T: The emergence of the verge culture is a blessing as it gives the ability for us to express ourselves exactly the way we are—mixed. We believe in art in its purest form and thus try to convey that in all of our pieces. Given our generation and the current climate, we are products of the street and create art for and from the street. So naturally, our aesthetic will always have a street influence.

When thinking of the art world and the current internet “boom” where do you see the art world going? Will everything eventually go “viral” or “digital”?

T: As the digital world grows and takes center stage, more and more will be viral, but it is a double edged sword. Many more people have access to art and the displaying of their art (which is awesome), but at the same time there is no gatekeeper so the quality of art decreases (much like talent when there are expansion teams in professional sports). I believe, like everything else, there is always an equal and opposite reaction, so as much as the world goes digital and viral, there will be a growing sentiment for the old ways of art.

Deep – Who have you produced for and if there was someone you wanted to work with that you haven’t who would it be?

Brian “Deep” Watters: I have produced for Too Short, Mac Dre, Clyde Carson, Six Reasons, Jessi Malay, DJ Skee to name a few – I’d love to work with Eminem. I really wish I’d had the opportunity to work with 2Pac… I like working with artists that are passionate and strike up emotion in their music.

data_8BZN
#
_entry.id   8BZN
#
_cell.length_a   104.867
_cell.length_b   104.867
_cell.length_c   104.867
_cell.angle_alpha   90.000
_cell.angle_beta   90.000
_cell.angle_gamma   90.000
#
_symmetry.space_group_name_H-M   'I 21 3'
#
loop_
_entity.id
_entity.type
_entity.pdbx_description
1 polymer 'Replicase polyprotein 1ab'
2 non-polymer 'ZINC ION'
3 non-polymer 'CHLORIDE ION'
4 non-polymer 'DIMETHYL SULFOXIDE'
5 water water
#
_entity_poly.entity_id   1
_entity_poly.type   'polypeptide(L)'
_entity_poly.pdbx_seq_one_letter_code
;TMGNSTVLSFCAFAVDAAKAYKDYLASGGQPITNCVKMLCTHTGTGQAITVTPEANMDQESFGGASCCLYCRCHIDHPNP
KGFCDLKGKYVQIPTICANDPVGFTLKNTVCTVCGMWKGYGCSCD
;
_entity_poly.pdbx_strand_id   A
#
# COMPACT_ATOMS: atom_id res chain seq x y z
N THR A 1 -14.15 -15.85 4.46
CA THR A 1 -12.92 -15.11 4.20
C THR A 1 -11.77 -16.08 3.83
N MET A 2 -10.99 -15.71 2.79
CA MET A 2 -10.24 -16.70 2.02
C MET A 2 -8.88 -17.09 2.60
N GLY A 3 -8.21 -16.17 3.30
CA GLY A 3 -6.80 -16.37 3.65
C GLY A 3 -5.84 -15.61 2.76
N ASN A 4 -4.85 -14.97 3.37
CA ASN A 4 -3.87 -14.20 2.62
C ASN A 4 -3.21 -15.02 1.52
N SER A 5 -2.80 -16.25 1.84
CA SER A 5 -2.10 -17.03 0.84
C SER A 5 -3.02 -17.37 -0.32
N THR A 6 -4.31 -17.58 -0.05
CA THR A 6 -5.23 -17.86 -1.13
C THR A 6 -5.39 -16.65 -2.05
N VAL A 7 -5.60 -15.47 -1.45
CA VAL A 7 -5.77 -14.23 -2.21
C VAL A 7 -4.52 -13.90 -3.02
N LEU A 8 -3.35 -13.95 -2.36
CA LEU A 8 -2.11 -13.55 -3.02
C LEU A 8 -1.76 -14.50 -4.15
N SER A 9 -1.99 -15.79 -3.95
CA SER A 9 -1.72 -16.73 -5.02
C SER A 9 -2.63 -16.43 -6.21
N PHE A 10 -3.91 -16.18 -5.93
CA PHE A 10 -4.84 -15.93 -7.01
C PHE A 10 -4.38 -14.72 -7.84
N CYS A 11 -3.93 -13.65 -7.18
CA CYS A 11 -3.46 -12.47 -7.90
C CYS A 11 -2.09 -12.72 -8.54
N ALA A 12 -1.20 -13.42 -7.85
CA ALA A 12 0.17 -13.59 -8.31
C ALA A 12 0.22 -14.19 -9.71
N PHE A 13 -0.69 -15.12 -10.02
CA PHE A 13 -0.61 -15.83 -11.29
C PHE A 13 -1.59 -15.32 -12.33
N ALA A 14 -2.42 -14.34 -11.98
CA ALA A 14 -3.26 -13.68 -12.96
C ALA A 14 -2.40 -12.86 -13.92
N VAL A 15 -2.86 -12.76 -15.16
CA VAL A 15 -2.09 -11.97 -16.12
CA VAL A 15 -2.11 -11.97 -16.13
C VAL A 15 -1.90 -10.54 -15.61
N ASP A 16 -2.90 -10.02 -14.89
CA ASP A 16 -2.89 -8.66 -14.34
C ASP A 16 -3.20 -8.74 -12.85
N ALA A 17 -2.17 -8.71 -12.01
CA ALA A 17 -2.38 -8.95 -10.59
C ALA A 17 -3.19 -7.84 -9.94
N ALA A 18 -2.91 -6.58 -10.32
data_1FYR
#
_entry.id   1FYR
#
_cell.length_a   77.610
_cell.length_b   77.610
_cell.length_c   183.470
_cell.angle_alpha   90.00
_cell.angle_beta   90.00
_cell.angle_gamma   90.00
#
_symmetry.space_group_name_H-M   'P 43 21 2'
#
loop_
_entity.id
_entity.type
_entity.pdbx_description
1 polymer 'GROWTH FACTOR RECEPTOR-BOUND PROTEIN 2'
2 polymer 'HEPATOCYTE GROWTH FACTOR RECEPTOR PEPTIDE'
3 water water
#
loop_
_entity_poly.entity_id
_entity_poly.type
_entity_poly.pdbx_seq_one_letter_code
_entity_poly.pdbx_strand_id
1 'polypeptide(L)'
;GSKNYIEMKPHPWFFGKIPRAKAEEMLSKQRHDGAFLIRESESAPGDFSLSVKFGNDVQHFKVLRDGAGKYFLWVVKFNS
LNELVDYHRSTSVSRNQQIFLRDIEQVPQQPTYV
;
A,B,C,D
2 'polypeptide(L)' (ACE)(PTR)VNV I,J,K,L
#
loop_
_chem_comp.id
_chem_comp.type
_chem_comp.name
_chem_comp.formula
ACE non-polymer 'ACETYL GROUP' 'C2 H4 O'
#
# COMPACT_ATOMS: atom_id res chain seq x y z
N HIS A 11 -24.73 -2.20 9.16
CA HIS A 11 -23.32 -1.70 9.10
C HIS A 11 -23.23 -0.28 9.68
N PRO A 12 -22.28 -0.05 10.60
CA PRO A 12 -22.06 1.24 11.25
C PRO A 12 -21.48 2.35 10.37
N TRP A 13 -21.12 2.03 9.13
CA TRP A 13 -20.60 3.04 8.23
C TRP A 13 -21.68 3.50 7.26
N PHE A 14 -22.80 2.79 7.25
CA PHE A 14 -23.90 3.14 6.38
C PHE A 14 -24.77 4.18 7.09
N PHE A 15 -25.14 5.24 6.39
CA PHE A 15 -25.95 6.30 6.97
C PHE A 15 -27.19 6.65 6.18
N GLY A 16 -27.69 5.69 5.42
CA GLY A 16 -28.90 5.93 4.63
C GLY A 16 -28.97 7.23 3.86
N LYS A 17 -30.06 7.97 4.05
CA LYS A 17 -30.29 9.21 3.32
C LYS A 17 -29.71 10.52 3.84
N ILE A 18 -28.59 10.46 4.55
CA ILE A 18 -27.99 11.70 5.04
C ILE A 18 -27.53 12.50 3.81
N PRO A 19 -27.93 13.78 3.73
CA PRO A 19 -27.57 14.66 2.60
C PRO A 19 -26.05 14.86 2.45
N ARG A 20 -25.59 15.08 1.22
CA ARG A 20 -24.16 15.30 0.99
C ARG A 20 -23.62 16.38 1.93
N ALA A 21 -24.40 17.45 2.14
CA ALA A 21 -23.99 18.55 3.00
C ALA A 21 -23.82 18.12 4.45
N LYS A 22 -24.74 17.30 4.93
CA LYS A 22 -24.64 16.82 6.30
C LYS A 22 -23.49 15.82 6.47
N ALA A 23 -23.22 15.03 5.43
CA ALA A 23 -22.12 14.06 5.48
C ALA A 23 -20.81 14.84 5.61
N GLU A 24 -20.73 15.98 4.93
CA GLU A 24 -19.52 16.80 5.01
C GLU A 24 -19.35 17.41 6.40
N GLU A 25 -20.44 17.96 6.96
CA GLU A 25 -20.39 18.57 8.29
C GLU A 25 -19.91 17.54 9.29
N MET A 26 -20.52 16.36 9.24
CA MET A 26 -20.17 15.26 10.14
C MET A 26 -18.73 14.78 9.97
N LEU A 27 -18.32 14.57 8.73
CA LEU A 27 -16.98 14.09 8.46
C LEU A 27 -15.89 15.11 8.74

Prophet – With such a “street” background do you find it complex to produce for commercial artists like Paula Deanda and Hilary Duff?

Mika “Prophet” Guillory: Yes. Very Complex. My background was strictly underground and gully. It was even tough to embrace R&B when I was coming up through the ranks let alone POP Music. My fear of losing my invisible “street cred” was in the back of my mind with every line I wrote. After moving to Los Angeles and leaving the Golden gate in my rear view I got a more global picture of the musical landscape. I started working with other Artists from all over the world, from Trance to Rock. So when the opportunity for “Hillary Duff” came up through the relationships I had cultivated, I realized that the game had changed and the terrain of music was completely different. The lines between genres were blurred now. The biggest growth I’ve done as an artist is to accept all aspects of my art form and to not let my “Hood that I grew up in” mentality narrow my view on what is acceptable for me as an artist. Since I embraced this I have created some of the most boundary free music in my career and no longer do I fear what I may write.

What projects are Teruo Creative working on currently?

T: Teruo Creative is currently working on some new projects with DJ Skee and Skee.TV/Karmaloop. We got some really cool things coming down the pipeline as well that we can’t mention just yet!

What’s next for the team?

T: We’re going to continue to create and build on all fronts – art, music, fashion, branding and lifestyle. There are a number of projects, lines, albums, etc. that we are finalizing. Should be an exciting year!

For more from Teruo Artistry go to, www.teruo.com.

For more from Timothy Watters go to, www.timothywatters.com.

AMMO Magazine is an online platform providing a progressive look at art and music, all with a heightened awareness of society and culture. FOUNDED IN 2007, AMMO Magazine blossomed from a blog to an online magazine with a focus to feature a diverse mix of music, art, and culture fusing the new and the classic; digitally.